Glaxo Said to Send Executives to China in Probe ResponseMakiko Kitamura and Albertina Torsoli
GlaxoSmithKline Plc sent its head of emerging markets to China to oversee the drugmaker’s response to a government probe of suspected economic crimes, according to person with knowledge of the matter.
Abbas Hussain, the London-based company’s president of Europe, Japan, emerging markets and Asia Pacific, was dispatched by Chief Executive Officer Andrew Witty, said the person, who asked not to be named because he wasn’t authorized to speak about the matter. The global head of internal audit and deputy chief counsel for China are with Hussain, the person said.
Sending a senior executive such as Hussain shows Glaxo wants to be seen as a company that’s doing what’s expected of it, said Fabian Wenner, a health-care analyst with Kepler Capital Markets in Zurich. Four senior executives have been detained in the investigation involving 3 billion yuan ($489 million) of spurious travel and meeting expenses, and trade in sexual favors, China’s Public Security Ministry said July 15.
“Investors are increasingly asking questions about this,” Wenner said yesterday in a phone interview. “They want more visibility.”
Hussain, 48, joined Glaxo in 2008 after 20 years at Eli Lilly & Co. The Indian-born manager is one of the 15 people on the Glaxo Corporate Executive Team that, along with Witty, manages the business.
Glaxo fell 0.7 percent to 1,715 pence in London yesterday. Witty, who hasn’t spoken publicly about the allegations, will hold briefings on July 24 with reporters and analysts after the company announces second-quarter earnings.
Glaxo said in June it had found “no evidence of corruption or bribery in our China business” after a four-month investigation. The internal probe came in response to a whistle-blower’s allegation that sales people in China were involved in widespread bribery of doctors to prescribe medication.
Chinese police said June 28 that senior Glaxo executives in the country were suspected of economic crimes, and on July 11 China’s Ministry of Public Security said some managers had admitted to corruption. “These allegations are shameful and we regret this has occurred,” Glaxo said in a July 15 statement.
Other foreign companies may also be involved, Gao Feng, head of the economic crimes investigations unit of China’s Public Security Ministry, told reporters at a July 15 briefing.
While authorities haven’t named any other companies, UCB SA said yesterday its Chinese operations were visited by local authorities.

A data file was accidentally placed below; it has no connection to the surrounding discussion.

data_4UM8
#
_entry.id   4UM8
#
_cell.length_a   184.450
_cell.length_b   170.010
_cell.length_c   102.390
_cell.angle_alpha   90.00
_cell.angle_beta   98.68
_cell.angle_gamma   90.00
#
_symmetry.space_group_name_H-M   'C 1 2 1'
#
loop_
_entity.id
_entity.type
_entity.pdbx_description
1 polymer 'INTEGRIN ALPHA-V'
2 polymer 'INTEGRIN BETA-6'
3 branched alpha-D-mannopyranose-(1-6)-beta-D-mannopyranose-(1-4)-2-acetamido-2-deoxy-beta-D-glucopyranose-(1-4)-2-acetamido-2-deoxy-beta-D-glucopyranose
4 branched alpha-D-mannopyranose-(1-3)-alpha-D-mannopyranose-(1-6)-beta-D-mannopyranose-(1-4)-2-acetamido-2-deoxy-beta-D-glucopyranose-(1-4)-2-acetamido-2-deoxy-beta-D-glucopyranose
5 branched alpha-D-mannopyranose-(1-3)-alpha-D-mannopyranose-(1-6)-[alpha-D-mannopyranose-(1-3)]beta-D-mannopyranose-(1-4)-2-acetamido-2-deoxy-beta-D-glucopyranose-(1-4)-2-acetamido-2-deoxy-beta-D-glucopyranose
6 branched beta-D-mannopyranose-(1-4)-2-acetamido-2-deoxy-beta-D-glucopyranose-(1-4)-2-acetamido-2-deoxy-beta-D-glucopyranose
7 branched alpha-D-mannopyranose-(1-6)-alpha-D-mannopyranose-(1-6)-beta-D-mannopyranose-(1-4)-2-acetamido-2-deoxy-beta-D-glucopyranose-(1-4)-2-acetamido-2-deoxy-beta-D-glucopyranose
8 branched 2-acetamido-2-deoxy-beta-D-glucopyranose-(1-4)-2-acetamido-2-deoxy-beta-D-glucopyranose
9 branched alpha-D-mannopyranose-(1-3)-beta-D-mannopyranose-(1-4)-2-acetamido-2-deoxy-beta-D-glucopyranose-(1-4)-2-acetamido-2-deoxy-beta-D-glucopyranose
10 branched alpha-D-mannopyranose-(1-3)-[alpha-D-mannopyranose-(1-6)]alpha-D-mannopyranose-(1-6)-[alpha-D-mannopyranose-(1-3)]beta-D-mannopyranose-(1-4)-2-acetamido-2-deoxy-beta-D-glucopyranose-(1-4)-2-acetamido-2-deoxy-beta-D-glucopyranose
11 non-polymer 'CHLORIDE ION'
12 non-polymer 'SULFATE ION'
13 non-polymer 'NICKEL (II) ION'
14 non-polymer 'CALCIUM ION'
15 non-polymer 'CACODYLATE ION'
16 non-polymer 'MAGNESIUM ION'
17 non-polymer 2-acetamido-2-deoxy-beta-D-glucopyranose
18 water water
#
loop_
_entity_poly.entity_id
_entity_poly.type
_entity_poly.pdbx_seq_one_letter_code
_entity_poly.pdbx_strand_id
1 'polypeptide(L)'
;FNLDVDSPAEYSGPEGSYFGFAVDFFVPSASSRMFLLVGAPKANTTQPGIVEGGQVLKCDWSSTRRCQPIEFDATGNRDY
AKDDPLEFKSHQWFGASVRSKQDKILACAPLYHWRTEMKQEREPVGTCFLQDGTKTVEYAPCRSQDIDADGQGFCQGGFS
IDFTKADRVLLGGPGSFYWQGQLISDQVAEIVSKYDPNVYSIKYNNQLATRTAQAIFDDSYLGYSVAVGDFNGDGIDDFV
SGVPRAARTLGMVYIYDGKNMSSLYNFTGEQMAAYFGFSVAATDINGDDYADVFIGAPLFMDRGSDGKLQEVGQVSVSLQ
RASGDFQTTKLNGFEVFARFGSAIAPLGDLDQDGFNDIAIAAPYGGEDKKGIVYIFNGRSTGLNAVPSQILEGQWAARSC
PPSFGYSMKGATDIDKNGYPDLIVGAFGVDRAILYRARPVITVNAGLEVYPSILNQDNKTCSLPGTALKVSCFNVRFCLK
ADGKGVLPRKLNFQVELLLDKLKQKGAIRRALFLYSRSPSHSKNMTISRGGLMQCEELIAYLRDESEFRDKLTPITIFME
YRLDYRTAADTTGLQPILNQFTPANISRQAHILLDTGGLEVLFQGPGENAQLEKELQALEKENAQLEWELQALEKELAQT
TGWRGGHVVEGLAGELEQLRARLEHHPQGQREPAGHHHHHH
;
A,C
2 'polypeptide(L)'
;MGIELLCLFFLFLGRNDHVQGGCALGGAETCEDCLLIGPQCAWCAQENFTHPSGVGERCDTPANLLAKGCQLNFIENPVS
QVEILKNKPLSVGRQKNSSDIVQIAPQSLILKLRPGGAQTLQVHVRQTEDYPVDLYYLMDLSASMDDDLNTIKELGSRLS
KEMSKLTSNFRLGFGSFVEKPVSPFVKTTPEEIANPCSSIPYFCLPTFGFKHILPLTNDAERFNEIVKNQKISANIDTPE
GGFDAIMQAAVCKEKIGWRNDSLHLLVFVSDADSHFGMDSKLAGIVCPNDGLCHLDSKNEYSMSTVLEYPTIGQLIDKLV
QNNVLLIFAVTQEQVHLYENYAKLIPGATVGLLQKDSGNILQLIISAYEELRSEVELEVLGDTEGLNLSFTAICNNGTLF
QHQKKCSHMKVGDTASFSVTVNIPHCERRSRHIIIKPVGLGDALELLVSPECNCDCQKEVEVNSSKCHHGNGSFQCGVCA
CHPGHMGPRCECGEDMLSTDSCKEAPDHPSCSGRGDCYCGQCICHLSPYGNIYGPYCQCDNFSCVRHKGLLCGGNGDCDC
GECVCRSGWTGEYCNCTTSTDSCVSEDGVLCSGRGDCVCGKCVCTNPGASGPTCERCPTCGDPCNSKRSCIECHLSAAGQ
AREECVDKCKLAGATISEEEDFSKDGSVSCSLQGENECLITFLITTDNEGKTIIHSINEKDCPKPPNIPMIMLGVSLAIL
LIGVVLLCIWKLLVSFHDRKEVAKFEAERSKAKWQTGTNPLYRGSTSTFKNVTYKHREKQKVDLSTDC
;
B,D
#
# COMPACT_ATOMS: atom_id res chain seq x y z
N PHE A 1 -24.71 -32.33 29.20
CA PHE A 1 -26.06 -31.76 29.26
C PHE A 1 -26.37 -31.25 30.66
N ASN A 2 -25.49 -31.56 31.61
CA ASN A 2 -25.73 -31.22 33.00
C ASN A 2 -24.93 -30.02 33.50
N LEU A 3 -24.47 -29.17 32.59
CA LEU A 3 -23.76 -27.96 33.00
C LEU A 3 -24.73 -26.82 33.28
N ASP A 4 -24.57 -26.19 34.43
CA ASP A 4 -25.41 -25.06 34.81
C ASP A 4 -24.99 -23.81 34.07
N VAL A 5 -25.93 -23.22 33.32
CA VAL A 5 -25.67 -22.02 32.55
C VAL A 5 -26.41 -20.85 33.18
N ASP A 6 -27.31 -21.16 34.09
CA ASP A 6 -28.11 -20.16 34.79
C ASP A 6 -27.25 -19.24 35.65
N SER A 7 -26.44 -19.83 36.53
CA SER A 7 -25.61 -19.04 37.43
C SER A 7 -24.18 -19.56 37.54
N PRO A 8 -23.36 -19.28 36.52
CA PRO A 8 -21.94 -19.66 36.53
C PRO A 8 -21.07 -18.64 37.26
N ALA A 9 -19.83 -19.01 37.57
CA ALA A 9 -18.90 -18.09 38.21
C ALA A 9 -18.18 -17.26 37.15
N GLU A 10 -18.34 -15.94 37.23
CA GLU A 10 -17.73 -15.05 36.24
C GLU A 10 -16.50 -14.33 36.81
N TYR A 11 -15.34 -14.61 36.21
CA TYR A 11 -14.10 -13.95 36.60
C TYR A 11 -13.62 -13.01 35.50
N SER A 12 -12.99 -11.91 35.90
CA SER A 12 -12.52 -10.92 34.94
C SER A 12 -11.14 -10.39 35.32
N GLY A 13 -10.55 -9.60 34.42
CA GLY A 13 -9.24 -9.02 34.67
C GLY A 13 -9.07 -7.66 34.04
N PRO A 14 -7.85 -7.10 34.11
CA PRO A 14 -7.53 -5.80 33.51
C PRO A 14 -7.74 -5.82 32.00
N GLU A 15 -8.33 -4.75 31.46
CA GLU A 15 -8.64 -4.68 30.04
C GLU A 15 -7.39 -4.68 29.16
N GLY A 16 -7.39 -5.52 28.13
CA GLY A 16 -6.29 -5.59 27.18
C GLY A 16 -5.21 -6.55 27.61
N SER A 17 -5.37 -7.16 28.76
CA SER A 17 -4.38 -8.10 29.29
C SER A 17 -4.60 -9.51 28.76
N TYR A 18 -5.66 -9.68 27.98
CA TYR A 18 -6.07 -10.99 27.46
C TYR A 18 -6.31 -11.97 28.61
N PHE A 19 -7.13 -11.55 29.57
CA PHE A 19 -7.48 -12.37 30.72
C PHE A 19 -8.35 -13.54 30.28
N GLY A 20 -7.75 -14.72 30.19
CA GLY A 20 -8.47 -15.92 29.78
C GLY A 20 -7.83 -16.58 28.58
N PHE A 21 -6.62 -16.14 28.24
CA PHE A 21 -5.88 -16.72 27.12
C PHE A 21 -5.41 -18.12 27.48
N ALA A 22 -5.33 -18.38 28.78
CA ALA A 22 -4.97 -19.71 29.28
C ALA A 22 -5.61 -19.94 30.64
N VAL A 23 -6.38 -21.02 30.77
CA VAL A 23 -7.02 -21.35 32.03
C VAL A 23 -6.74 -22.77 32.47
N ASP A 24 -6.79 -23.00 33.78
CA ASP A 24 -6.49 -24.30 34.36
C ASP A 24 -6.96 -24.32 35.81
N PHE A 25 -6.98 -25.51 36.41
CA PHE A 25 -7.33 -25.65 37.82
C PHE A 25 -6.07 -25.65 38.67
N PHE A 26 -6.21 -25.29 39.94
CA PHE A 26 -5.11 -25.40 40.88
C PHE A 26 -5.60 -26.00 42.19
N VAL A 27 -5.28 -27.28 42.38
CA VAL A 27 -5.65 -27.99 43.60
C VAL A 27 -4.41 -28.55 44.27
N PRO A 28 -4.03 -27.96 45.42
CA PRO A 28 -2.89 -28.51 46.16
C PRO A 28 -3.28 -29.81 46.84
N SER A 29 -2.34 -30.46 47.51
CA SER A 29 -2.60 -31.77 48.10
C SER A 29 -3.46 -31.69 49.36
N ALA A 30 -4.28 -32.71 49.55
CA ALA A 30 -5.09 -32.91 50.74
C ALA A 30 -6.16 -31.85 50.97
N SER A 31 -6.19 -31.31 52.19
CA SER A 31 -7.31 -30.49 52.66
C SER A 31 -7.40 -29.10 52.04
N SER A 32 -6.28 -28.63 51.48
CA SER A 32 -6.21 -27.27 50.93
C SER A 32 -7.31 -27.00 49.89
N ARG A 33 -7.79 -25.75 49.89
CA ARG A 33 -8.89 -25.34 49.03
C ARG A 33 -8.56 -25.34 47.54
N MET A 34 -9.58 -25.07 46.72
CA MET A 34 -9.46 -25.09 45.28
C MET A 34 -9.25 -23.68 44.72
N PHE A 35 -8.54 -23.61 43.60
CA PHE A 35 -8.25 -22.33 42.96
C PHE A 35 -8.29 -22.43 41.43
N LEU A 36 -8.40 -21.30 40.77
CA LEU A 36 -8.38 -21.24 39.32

All drugmakers are receiving visits, and UCB has “nothing to report,” France Nivelle, a spokeswoman for the Brussels-based company, said in an interview. “It’s business as usual,” Nivelle said. UCB fell 2.3 percent to 42.15 euros.
Novartis AG, Europe’s biggest drugmaker by sales, Germany’s Bayer AG and Sanofi, France’s largest drugmaker, said they haven’t been contacted by authorities in China in connection with any misconduct.
Merck & Co., the second-biggest U.S. drugmaker, also said it hasn’t been contacted by the Ministry of Public Security. Roche Holding AG said it’s not aware of any anti-corruption probes in China against the Basel, Switzerland-based company.
Novo Nordisk A/S hasn’t been contacted by Chinese authorities and “is, to our knowledge, not included in the investigation,” a spokesman for the Bagsvaerd, Denmark-based company said yesterday.
AstraZeneca Plc, the biggest U.K. drugmaker after Glaxo, said in its 2012 annual report that it is investigating indications of inappropriate conduct in countries that include China. The company has no update yet, Esra Erkal-Paler, a spokeswoman, said in an e-mail.
Mark Reilly, who has led Glaxo’s business in China since 2009, left the country June 27 after his colleagues were detained. Glaxo’s finance chief in China, Steve Nechelput, has been unable to leave the country since the end of June.
Reilly returned to the U.K. on a routine, planned business trip and has been working from Glaxo’s headquarters on the response to the probe, a person with knowledge of the matter said July 15.
Efforts to clean up the nation’s $350 billion health-care industry have gained prominence since police said last month they were investigating Glaxo. On July 17, the China Food and Drug Administration said it will “severely crack down” on fake medications, forged documents and bribery.